Robocop (dir. José Padilha, 2014) – Critically injured in the line of duty, officer Alex Murphy is offered a second chance to live as a man in a machine.
The revamped Robocop marches down a grittier route and loses its shine.
Gritty remakes often lose the essence and spark of its source. Total Recall and Dredd wind up bland downers sans the dark comedy that their respective originals are well remembered for. The relaunch of beloved 80s icon Robocop goes a step further by losing both satirical humour and memorable hyperviolence of Paul Verhoeven’s fun classic.
What is left untouched in the purge is of course, the titular character. Officer Alex Murphy, when critically injured on field, finds his only chance of survival in a life-sustaining exo-suit offered by robotech conglomerate Omnicorp.
Intrinsic to the nature of the plot is excellent science fiction fodder, and director José Padilha exploits it well. Recurring motifs of the genre like transhumanism and freewill surface with weight, as Omnicorp reveals liberal manipulation over their part-machine subject.
These ideas make for truly gripping moments in an interesting and thoughtful start. But overall, the script lets down in its straightforward presentation and heavy lack of subtlety.
The opening is indicative. Murphy’s reductive near-death scene happens all too fast with diminished emotional impact. Having to act through the visor for the rest of the movie leaves little for leading man Joel Kinnaman to show, while the rigid and stilted throwbacks to the original do little to help.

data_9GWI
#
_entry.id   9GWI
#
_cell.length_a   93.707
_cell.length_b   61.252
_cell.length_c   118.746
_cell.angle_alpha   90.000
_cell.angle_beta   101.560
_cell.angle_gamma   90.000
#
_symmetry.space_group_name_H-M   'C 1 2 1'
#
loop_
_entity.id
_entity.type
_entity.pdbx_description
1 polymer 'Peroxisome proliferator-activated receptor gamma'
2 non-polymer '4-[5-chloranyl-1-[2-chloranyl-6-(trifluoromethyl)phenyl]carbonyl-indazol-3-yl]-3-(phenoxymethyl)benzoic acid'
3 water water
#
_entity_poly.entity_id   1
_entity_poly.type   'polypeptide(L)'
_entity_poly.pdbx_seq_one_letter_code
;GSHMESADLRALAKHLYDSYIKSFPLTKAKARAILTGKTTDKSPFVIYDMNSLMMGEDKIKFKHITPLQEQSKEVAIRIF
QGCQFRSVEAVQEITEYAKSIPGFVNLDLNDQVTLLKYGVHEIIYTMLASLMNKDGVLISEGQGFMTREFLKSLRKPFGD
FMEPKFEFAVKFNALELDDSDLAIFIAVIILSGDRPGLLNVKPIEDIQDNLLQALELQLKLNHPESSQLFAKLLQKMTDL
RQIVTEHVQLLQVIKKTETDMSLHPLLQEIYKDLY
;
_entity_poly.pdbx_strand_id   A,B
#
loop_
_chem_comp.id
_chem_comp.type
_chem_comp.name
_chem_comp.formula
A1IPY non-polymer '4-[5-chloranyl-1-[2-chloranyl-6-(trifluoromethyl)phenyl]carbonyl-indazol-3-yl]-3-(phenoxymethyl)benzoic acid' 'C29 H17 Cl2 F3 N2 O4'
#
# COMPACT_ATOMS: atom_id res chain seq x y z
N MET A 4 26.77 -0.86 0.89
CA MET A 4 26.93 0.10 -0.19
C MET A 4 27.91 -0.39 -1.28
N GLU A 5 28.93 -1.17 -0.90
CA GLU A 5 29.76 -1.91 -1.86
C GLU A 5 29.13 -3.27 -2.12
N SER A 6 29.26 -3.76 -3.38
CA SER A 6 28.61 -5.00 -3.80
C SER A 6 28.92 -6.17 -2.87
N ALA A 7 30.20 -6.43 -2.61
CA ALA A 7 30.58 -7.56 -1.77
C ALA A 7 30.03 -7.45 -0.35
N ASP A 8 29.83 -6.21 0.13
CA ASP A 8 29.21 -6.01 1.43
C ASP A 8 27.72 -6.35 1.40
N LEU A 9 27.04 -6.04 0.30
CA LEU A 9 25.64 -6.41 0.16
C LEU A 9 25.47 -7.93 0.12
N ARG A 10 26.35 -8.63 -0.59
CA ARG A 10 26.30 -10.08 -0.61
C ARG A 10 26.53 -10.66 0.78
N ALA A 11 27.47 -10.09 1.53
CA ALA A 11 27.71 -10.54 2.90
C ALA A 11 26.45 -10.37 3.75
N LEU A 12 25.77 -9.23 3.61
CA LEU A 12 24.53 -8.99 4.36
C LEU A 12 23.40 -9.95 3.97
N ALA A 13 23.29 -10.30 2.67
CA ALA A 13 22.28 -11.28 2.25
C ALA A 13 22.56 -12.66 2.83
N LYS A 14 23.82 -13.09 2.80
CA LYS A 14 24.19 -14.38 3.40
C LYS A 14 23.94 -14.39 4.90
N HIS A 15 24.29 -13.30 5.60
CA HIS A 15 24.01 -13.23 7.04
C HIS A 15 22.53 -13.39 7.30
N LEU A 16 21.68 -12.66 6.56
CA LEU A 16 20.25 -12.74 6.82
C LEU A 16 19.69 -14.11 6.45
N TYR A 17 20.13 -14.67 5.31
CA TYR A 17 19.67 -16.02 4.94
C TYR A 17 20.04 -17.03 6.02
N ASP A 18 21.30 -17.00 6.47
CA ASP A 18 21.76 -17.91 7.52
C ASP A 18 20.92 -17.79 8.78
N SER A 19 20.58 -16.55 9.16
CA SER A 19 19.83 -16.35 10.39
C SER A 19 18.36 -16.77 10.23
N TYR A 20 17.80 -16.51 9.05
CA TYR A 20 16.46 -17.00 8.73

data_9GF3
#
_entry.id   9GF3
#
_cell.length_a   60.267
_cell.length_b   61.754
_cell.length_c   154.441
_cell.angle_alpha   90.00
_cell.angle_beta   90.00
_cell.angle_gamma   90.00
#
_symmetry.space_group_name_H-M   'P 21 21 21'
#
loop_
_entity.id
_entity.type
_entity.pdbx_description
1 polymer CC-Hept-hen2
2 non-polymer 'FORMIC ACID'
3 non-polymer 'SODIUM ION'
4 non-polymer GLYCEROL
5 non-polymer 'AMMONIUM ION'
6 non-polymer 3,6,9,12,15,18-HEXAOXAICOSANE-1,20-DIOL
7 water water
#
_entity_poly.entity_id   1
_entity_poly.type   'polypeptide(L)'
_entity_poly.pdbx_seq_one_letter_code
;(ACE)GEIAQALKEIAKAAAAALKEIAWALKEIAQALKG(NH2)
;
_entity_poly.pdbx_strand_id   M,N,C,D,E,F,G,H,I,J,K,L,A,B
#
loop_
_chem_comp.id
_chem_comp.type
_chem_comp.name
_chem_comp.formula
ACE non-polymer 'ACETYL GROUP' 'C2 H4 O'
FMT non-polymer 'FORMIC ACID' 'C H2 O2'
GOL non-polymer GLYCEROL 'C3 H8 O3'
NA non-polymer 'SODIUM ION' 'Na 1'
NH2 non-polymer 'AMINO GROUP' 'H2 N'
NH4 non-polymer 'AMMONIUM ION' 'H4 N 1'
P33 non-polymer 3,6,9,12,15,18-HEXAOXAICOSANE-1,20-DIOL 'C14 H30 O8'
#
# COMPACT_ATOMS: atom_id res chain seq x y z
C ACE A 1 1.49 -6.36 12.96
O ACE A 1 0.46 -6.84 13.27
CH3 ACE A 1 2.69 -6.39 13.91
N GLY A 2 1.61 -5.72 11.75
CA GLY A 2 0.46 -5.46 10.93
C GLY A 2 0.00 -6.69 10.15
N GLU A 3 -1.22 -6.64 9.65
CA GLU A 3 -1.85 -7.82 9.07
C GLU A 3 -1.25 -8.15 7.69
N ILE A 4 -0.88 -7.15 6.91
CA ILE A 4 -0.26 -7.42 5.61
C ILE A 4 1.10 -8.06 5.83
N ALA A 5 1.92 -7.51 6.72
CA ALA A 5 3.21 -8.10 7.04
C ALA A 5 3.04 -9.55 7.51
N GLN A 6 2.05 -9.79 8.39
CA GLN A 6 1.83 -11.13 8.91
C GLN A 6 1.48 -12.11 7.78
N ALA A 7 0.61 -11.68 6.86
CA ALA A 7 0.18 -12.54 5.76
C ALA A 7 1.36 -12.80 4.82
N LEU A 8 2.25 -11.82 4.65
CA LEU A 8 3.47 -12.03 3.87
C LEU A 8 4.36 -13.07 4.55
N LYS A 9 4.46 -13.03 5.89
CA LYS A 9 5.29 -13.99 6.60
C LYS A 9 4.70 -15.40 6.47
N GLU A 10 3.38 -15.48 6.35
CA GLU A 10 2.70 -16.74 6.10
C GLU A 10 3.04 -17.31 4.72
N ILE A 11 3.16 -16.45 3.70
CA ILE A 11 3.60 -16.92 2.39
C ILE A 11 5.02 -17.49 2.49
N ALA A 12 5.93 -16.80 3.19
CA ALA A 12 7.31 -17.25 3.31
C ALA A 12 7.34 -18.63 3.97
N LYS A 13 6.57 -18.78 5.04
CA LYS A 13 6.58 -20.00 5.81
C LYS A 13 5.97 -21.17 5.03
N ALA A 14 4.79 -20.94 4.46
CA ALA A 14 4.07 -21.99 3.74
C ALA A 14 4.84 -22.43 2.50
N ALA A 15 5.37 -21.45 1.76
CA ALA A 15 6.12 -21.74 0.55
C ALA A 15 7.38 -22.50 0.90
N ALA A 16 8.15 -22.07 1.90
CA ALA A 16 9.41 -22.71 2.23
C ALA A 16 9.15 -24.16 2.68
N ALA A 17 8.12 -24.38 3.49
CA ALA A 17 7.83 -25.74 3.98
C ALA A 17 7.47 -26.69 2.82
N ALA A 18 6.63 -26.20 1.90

Other characters, too, fall victim to the thin script. Omnicorp employees (played by the wonderful Gary Oldman, Michael Keaton and Jackie Earle Haley) are mostly there to explain about everything. A lot.
Responsible for more exposition at the bookends is Samuel L. Jackson’s Pat Novak. The media mogul’s over-the-top rants prove mildly distracting from potentially provocative broadcasts of sociopolitical repercussions. His puns? More heavily so. Awfully forced humour makes his limited screen time more a boon than a bane.
Past the halfway mark, the movie entirely abandons the man-machine debate. All in favour of a straight-up vengeful hunt after some crudely constructed corporate villains. What follows is an action-fuelled pursuit. Tight, impressive visuals provide slight entertainment, though the stakes are far too low to sustain any bit of suspense.
Like most sci-fi action franchises and their unnecessary reboots, uninspired sequences of shoot-outs and car chases quickly wear thin. A tedious wait ensues for the metal-plated vigilante cyborg’s eventual emergence from the mayhem. These all add up to time that probably would have been better spent rewatching Verhoeven’s work instead.